ImPACT Version 4
Administration and Interpretation Manual
[Download PDF Version of the Manual]
Neurocognitive assessment is a performance-based method to assess the many aspects of cognitive functioning. Included in this assessment are measurements of reaction time, processing speed and memory. A neurocognitive assessment is used to examine normal cognitive function and differentiate the cognitive consequences of traumatic brain injury, brain disease, and mental illness. Neurocognitive assessment may be used to aid clinicians and researchers in formulating diagnostic impressions, assessment of treatment response, and prediction of functional potential and functional recovery. Recent advances in neurocognitive assessment include computerized presentation of many of the tasks traditionally presented in paper and pencil format.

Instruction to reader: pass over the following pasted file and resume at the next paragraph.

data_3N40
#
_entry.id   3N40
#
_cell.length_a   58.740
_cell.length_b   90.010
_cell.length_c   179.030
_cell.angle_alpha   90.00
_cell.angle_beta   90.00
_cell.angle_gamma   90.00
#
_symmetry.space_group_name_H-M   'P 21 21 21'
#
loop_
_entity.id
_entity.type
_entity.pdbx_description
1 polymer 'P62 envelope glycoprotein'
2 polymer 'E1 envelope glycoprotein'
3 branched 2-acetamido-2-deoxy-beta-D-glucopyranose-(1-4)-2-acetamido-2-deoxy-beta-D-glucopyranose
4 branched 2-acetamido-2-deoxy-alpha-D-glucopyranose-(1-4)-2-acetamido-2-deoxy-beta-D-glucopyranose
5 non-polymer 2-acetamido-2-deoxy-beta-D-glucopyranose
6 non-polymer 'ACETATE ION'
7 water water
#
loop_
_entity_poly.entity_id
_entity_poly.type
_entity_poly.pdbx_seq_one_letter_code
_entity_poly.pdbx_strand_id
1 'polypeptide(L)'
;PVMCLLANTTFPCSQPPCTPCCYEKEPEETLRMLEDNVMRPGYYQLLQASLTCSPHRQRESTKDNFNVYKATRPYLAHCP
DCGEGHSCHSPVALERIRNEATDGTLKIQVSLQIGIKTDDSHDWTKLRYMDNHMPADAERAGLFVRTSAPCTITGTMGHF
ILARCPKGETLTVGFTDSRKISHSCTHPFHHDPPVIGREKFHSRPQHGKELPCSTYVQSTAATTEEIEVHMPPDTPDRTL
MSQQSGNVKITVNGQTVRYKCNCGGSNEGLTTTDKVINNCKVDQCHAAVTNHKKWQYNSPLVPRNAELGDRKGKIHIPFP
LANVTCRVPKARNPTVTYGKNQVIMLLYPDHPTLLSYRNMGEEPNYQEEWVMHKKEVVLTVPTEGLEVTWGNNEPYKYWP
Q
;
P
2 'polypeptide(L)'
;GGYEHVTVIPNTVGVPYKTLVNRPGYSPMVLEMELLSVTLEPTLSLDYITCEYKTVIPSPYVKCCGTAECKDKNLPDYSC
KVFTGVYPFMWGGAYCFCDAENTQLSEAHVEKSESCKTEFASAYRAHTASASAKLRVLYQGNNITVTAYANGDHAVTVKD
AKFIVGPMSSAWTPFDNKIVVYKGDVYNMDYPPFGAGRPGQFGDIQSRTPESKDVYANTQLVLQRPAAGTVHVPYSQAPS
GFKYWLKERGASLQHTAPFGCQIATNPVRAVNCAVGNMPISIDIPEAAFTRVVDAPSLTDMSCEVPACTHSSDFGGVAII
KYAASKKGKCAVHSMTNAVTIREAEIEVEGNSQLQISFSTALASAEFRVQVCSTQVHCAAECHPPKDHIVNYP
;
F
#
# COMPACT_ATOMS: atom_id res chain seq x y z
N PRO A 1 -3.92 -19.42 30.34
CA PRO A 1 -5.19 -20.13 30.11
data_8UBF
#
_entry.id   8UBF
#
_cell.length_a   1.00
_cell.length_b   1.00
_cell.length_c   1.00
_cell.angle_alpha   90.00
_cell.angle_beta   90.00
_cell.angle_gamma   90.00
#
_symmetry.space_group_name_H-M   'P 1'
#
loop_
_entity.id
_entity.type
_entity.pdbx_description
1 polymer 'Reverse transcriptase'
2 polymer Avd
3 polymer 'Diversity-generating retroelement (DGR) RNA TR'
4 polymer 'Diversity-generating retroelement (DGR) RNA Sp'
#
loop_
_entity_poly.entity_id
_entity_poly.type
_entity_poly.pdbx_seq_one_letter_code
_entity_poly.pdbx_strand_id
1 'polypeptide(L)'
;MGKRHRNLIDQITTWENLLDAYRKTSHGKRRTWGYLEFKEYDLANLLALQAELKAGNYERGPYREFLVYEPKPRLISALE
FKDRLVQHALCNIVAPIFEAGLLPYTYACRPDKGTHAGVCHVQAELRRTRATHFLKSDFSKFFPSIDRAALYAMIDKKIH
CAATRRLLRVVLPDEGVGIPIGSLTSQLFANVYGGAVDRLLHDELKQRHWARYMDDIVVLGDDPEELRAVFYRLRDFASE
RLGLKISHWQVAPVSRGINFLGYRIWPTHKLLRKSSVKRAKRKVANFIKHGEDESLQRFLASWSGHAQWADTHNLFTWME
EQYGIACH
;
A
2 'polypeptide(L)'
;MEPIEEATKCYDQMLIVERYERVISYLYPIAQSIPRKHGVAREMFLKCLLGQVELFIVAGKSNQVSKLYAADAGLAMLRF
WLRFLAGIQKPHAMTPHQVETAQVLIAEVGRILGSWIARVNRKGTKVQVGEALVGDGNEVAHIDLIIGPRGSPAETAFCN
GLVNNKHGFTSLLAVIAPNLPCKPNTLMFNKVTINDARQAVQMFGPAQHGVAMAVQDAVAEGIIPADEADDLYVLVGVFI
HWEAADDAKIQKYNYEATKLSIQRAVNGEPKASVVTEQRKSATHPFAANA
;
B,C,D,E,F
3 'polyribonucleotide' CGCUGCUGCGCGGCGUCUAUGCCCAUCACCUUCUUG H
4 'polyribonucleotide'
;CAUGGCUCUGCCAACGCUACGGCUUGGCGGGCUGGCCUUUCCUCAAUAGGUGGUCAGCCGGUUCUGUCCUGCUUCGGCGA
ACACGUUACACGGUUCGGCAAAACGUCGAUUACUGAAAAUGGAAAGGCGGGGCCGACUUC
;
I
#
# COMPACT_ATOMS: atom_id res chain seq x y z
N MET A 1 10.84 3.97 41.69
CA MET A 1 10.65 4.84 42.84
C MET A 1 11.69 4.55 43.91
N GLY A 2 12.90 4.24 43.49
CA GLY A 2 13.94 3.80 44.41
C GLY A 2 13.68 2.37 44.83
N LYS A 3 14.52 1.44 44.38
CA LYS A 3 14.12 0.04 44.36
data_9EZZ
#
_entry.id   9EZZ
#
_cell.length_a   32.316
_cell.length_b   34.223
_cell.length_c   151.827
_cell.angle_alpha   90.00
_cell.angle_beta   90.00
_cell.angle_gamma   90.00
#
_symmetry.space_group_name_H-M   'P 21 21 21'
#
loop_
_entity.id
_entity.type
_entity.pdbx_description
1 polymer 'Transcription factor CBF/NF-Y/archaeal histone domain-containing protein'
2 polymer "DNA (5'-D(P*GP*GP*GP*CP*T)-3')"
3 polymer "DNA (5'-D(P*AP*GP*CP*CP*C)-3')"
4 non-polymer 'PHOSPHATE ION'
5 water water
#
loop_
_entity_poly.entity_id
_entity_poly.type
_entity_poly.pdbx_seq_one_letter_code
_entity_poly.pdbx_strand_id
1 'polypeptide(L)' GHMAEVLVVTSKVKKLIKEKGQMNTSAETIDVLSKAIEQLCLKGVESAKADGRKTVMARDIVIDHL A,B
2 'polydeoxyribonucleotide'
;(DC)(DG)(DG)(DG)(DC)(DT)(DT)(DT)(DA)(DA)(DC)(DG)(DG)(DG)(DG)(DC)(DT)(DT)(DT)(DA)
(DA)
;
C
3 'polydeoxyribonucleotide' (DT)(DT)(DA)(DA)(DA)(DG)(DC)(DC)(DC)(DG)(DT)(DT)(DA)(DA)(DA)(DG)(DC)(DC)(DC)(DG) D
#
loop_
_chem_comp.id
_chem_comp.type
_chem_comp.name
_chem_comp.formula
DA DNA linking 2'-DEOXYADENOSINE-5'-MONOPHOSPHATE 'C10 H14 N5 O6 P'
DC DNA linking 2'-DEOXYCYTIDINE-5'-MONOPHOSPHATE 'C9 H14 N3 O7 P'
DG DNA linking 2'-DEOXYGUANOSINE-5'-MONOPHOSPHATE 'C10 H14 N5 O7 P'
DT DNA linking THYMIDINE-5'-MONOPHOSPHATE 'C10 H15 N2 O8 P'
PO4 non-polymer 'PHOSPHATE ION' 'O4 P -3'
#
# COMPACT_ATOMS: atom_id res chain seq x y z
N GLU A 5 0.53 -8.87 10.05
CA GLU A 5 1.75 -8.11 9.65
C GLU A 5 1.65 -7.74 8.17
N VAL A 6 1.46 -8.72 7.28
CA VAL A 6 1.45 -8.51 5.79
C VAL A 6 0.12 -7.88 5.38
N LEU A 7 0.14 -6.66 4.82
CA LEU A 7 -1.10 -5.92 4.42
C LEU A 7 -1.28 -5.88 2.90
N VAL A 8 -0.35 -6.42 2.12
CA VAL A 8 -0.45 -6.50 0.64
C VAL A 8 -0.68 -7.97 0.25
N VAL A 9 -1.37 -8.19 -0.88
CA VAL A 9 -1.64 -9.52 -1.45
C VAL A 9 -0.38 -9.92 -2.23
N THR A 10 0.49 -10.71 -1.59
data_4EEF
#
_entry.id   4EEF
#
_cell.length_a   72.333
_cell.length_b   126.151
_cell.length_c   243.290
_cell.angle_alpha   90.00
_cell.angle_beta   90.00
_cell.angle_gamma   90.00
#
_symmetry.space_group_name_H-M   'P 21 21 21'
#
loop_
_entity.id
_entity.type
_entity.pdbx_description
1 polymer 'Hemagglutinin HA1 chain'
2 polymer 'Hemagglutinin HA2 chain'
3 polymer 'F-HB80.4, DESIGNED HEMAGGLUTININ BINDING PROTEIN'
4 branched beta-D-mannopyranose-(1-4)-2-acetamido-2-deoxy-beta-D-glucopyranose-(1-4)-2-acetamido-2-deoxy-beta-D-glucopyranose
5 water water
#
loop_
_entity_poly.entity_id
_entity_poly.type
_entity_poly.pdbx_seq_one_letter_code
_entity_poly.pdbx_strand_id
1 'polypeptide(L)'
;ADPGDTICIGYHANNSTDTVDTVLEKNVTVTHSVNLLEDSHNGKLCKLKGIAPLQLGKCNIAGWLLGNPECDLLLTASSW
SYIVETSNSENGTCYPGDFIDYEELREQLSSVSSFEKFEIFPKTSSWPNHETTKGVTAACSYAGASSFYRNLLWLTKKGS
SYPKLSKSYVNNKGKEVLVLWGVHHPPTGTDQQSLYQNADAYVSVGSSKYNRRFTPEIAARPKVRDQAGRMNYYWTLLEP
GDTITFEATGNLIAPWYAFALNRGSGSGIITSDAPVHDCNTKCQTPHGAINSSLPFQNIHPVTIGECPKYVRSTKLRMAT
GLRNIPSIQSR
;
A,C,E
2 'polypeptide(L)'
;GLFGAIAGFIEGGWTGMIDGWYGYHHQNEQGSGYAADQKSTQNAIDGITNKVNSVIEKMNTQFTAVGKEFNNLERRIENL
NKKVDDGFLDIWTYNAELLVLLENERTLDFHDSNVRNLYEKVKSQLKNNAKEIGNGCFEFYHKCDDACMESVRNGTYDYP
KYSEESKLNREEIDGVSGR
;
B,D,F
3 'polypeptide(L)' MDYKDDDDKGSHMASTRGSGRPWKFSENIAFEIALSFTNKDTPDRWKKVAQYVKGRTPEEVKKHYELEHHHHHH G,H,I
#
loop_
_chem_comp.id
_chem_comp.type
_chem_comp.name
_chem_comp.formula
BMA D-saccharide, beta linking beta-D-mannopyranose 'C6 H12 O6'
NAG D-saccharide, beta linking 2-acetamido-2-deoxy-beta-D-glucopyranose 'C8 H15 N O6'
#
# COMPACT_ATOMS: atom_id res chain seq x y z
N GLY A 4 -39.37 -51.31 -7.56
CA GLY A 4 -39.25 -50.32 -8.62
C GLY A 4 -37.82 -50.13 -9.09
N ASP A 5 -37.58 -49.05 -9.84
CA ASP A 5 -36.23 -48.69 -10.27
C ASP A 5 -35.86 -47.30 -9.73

Computer-based neurocognitive testing has become the principle component of concussion evaluation. International expert meetings on the topic of concussion in sports explicitly endorsed neuropsychological testing as the “cornerstone” of concussion management (McCrory, Meeuwisse, Dvorak, et al 2016). Many pediatricians who currently manage concussions report using neurocognitive testing as part of their evaluation. While most of the attention in diagnosing and treating concussions has been focused on younger individuals, the highest combined incidence of TBI-related emergency department (ED) visits, hospitalizations, and deaths actually occurs in older adults (Taylor, Bell, Breiding, Xu, 2017; Gardner, Dams-O'Connor, 2018). Given the large number of reported concussions and the notion that there is significant underreporting of concussions that actually occur, there is an increasing need for high-quality, empirically validated tools to aid healthcare professionals in their identification and treatment of head injury.
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